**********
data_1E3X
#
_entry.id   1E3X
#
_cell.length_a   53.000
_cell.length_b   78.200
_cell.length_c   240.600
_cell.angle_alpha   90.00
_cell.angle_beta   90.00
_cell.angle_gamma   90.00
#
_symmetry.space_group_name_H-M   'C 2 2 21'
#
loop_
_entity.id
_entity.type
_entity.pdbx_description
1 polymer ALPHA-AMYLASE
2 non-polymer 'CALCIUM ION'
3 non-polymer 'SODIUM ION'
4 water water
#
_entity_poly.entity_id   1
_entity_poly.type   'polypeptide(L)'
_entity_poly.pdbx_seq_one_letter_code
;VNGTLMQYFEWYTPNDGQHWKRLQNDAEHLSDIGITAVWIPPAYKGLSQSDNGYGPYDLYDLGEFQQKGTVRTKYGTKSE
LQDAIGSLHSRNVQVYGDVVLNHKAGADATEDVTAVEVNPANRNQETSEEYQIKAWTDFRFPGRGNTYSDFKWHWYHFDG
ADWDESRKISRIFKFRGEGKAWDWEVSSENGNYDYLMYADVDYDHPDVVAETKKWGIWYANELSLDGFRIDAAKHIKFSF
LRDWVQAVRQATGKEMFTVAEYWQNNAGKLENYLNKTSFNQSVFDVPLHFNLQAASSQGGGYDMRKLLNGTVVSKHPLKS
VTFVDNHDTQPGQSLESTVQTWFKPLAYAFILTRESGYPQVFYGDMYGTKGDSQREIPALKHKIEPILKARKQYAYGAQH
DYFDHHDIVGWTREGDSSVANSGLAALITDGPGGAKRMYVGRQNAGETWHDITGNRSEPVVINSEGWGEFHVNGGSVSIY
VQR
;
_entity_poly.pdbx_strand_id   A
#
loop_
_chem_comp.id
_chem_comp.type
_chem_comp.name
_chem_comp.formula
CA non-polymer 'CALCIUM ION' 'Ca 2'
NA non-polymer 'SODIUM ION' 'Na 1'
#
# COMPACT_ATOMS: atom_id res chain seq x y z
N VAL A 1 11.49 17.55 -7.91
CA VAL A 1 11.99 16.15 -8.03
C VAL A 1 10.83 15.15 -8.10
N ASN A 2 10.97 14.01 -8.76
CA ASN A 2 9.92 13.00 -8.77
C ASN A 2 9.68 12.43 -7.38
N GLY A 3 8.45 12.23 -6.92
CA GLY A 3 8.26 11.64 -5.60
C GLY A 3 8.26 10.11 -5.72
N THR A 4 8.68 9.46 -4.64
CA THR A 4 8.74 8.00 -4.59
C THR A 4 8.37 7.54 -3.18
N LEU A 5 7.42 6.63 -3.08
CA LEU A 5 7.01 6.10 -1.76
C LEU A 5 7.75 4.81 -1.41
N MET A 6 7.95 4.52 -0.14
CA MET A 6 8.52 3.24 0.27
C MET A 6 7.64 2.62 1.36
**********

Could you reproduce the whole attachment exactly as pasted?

data_1E3X
#
_entry.id   1E3X
#
_cell.length_a   53.000
_cell.length_b   78.200
_cell.length_c   240.600
_cell.angle_alpha   90.00
_cell.angle_beta   90.00
_cell.angle_gamma   90.00
#
_symmetry.space_group_name_H-M   'C 2 2 21'
#
loop_
_entity.id
_entity.type
_entity.pdbx_description
1 polymer ALPHA-AMYLASE
2 non-polymer 'CALCIUM ION'
3 non-polymer 'SODIUM ION'
4 water water
#
_entity_poly.entity_id   1
_entity_poly.type   'polypeptide(L)'
_entity_poly.pdbx_seq_one_letter_code
;VNGTLMQYFEWYTPNDGQHWKRLQNDAEHLSDIGITAVWIPPAYKGLSQSDNGYGPYDLYDLGEFQQKGTVRTKYGTKSE
LQDAIGSLHSRNVQVYGDVVLNHKAGADATEDVTAVEVNPANRNQETSEEYQIKAWTDFRFPGRGNTYSDFKWHWYHFDG
ADWDESRKISRIFKFRGEGKAWDWEVSSENGNYDYLMYADVDYDHPDVVAETKKWGIWYANELSLDGFRIDAAKHIKFSF
LRDWVQAVRQATGKEMFTVAEYWQNNAGKLENYLNKTSFNQSVFDVPLHFNLQAASSQGGGYDMRKLLNGTVVSKHPLKS
VTFVDNHDTQPGQSLESTVQTWFKPLAYAFILTRESGYPQVFYGDMYGTKGDSQREIPALKHKIEPILKARKQYAYGAQH
DYFDHHDIVGWTREGDSSVANSGLAALITDGPGGAKRMYVGRQNAGETWHDITGNRSEPVVINSEGWGEFHVNGGSVSIY
VQR
;
_entity_poly.pdbx_strand_id   A
#
loop_
_chem_comp.id
_chem_comp.type
_chem_comp.name
_chem_comp.formula
CA non-polymer 'CALCIUM ION' 'Ca 2'
NA non-polymer 'SODIUM ION' 'Na 1'
#
# COMPACT_ATOMS: atom_id res chain seq x y z
N VAL A 1 11.49 17.55 -7.91
CA VAL A 1 11.99 16.15 -8.03
C VAL A 1 10.83 15.15 -8.10
N ASN A 2 10.97 14.01 -8.76
CA ASN A 2 9.92 13.00 -8.77
C ASN A 2 9.68 12.43 -7.38
N GLY A 3 8.45 12.23 -6.92
CA GLY A 3 8.26 11.64 -5.60
C GLY A 3 8.26 10.11 -5.72
N THR A 4 8.68 9.46 -4.64
CA THR A 4 8.74 8.00 -4.59
C THR A 4 8.37 7.54 -3.18
N LEU A 5 7.42 6.63 -3.08
CA LEU A 5 7.01 6.10 -1.76
C LEU A 5 7.75 4.81 -1.41
N MET A 6 7.95 4.52 -0.14
CA MET A 6 8.52 3.24 0.27
C MET A 6 7.64 2.62 1.36